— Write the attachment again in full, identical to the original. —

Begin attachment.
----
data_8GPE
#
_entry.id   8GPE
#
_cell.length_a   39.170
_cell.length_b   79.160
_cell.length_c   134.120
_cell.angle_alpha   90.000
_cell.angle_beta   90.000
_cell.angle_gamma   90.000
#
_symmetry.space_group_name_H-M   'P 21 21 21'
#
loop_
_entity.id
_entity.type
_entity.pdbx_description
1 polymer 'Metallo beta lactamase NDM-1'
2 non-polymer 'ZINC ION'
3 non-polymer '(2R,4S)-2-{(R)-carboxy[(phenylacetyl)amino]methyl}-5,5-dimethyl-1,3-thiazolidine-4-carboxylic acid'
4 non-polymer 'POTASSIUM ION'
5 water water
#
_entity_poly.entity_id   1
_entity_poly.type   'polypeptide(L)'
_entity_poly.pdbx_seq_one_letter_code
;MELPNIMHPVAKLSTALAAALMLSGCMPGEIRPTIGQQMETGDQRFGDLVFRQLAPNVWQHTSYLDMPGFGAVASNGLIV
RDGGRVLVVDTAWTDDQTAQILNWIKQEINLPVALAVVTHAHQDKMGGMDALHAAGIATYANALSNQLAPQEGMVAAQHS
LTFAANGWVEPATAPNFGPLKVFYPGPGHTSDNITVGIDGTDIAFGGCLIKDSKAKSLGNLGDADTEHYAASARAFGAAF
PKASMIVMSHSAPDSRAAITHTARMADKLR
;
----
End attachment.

data_8GPE
#
_entry.id   8GPE
#
_cell.length_a   39.170
_cell.length_b   79.160
_cell.length_c   134.120
_cell.angle_alpha   90.000
_cell.angle_beta   90.000
_cell.angle_gamma   90.000
#
_symmetry.space_group_name_H-M   'P 21 21 21'
#
loop_
_entity.id
_entity.type
_entity.pdbx_description
1 polymer 'Metallo beta lactamase NDM-1'
2 non-polymer 'ZINC ION'
3 non-polymer '(2R,4S)-2-{(R)-carboxy[(phenylacetyl)amino]methyl}-5,5-dimethyl-1,3-thiazolidine-4-carboxylic acid'
4 non-polymer 'POTASSIUM ION'
5 water water
#
_entity_poly.entity_id   1
_entity_poly.type   'polypeptide(L)'
_entity_poly.pdbx_seq_one_letter_code
;MELPNIMHPVAKLSTALAAALMLSGCMPGEIRPTIGQQMETGDQRFGDLVFRQLAPNVWQHTSYLDMPGFGAVASNGLIV
RDGGRVLVVDTAWTDDQTAQILNWIKQEINLPVALAVVTHAHQDKMGGMDALHAAGIATYANALSNQLAPQEGMVAAQHS
LTFAANGWVEPATAPNFGPLKVFYPGPGHTSDNITVGIDGTDIAFGGCLIKDSKAKSLGNLGDADTEHYAASARAFGAAF
PKASMIVMSHSAPDSRAAITHTARMADKLR
;